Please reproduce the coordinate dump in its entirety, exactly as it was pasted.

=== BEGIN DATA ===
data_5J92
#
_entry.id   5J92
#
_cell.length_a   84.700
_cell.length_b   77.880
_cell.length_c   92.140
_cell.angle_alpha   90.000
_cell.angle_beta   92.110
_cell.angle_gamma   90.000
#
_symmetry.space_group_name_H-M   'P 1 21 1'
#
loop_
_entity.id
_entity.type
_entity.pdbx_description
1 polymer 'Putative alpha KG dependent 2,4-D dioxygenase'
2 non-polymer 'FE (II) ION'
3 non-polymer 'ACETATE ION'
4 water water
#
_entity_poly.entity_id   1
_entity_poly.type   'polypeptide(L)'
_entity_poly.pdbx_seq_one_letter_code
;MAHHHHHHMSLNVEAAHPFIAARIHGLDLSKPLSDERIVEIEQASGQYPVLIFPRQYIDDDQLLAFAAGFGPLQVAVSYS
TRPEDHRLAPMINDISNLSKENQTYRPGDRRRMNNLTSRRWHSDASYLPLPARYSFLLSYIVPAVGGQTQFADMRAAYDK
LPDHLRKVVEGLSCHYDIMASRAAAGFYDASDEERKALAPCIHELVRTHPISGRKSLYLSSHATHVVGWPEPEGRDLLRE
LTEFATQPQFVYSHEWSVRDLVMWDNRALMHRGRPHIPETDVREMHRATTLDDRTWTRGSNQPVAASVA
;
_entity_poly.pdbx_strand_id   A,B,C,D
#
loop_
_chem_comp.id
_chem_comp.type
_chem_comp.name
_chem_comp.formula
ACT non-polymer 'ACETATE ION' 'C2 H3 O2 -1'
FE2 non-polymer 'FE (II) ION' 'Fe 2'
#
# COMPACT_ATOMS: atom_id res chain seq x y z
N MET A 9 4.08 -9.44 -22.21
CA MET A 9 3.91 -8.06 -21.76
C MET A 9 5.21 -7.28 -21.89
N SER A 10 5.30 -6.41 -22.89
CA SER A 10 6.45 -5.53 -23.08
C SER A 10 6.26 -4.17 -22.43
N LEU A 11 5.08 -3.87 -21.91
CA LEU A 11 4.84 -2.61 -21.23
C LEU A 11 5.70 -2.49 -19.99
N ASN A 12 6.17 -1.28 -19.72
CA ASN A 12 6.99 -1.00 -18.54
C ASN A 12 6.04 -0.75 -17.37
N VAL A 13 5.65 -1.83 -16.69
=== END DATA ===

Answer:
data_5J92
#
_entry.id   5J92
#
_cell.length_a   84.700
_cell.length_b   77.880
_cell.length_c   92.140
_cell.angle_alpha   90.000
_cell.angle_beta   92.110
_cell.angle_gamma   90.000
#
_symmetry.space_group_name_H-M   'P 1 21 1'
#
loop_
_entity.id
_entity.type
_entity.pdbx_description
1 polymer 'Putative alpha KG dependent 2,4-D dioxygenase'
2 non-polymer 'FE (II) ION'
3 non-polymer 'ACETATE ION'
4 water water
#
_entity_poly.entity_id   1
_entity_poly.type   'polypeptide(L)'
_entity_poly.pdbx_seq_one_letter_code
;MAHHHHHHMSLNVEAAHPFIAARIHGLDLSKPLSDERIVEIEQASGQYPVLIFPRQYIDDDQLLAFAAGFGPLQVAVSYS
TRPEDHRLAPMINDISNLSKENQTYRPGDRRRMNNLTSRRWHSDASYLPLPARYSFLLSYIVPAVGGQTQFADMRAAYDK
LPDHLRKVVEGLSCHYDIMASRAAAGFYDASDEERKALAPCIHELVRTHPISGRKSLYLSSHATHVVGWPEPEGRDLLRE
LTEFATQPQFVYSHEWSVRDLVMWDNRALMHRGRPHIPETDVREMHRATTLDDRTWTRGSNQPVAASVA
;
_entity_poly.pdbx_strand_id   A,B,C,D
#
loop_
_chem_comp.id
_chem_comp.type
_chem_comp.name
_chem_comp.formula
ACT non-polymer 'ACETATE ION' 'C2 H3 O2 -1'
FE2 non-polymer 'FE (II) ION' 'Fe 2'
#
# COMPACT_ATOMS: atom_id res chain seq x y z
N MET A 9 4.08 -9.44 -22.21
CA MET A 9 3.91 -8.06 -21.76
C MET A 9 5.21 -7.28 -21.89
N SER A 10 5.30 -6.41 -22.89
CA SER A 10 6.45 -5.53 -23.08
C SER A 10 6.26 -4.17 -22.43
N LEU A 11 5.08 -3.87 -21.91
CA LEU A 11 4.84 -2.61 -21.23
C LEU A 11 5.70 -2.49 -19.99
N ASN A 12 6.17 -1.28 -19.72
CA ASN A 12 6.99 -1.00 -18.54
C ASN A 12 6.04 -0.75 -17.37
N VAL A 13 5.65 -1.83 -16.69